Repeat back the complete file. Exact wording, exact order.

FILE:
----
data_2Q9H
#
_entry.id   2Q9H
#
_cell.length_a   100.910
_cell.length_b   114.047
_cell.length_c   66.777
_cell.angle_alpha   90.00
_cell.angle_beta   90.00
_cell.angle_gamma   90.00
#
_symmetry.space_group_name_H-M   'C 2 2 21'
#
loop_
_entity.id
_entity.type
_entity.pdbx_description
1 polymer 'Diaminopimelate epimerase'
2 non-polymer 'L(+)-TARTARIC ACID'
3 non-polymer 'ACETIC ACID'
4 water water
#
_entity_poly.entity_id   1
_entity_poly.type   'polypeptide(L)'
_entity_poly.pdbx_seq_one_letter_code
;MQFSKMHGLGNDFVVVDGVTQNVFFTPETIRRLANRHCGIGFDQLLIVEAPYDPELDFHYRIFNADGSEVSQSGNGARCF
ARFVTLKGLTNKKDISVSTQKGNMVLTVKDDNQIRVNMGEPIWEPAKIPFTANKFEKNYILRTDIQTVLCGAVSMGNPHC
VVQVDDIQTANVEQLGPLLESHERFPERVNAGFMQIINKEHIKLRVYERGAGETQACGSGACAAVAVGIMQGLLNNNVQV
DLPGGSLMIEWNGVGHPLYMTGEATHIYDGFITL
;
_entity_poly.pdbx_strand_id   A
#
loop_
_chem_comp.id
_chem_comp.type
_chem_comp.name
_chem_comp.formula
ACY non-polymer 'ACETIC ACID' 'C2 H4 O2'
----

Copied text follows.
data_2Q9H
#
_entry.id   2Q9H
#
_cell.length_a   100.910
_cell.length_b   114.047
_cell.length_c   66.777
_cell.angle_alpha   90.00
_cell.angle_beta   90.00
_cell.angle_gamma   90.00
#
_symmetry.space_group_name_H-M   'C 2 2 21'
#
loop_
_entity.id
_entity.type
_entity.pdbx_description
1 polymer 'Diaminopimelate epimerase'
2 non-polymer 'L(+)-TARTARIC ACID'
3 non-polymer 'ACETIC ACID'
4 water water
#
_entity_poly.entity_id   1
_entity_poly.type   'polypeptide(L)'
_entity_poly.pdbx_seq_one_letter_code
;MQFSKMHGLGNDFVVVDGVTQNVFFTPETIRRLANRHCGIGFDQLLIVEAPYDPELDFHYRIFNADGSEVSQSGNGARCF
ARFVTLKGLTNKKDISVSTQKGNMVLTVKDDNQIRVNMGEPIWEPAKIPFTANKFEKNYILRTDIQTVLCGAVSMGNPHC
VVQVDDIQTANVEQLGPLLESHERFPERVNAGFMQIINKEHIKLRVYERGAGETQACGSGACAAVAVGIMQGLLNNNVQV
DLPGGSLMIEWNGVGHPLYMTGEATHIYDGFITL
;
_entity_poly.pdbx_strand_id   A
#
loop_
_chem_comp.id
_chem_comp.type
_chem_comp.name
_chem_comp.formula
ACY non-polymer 'ACETIC ACID' 'C2 H4 O2'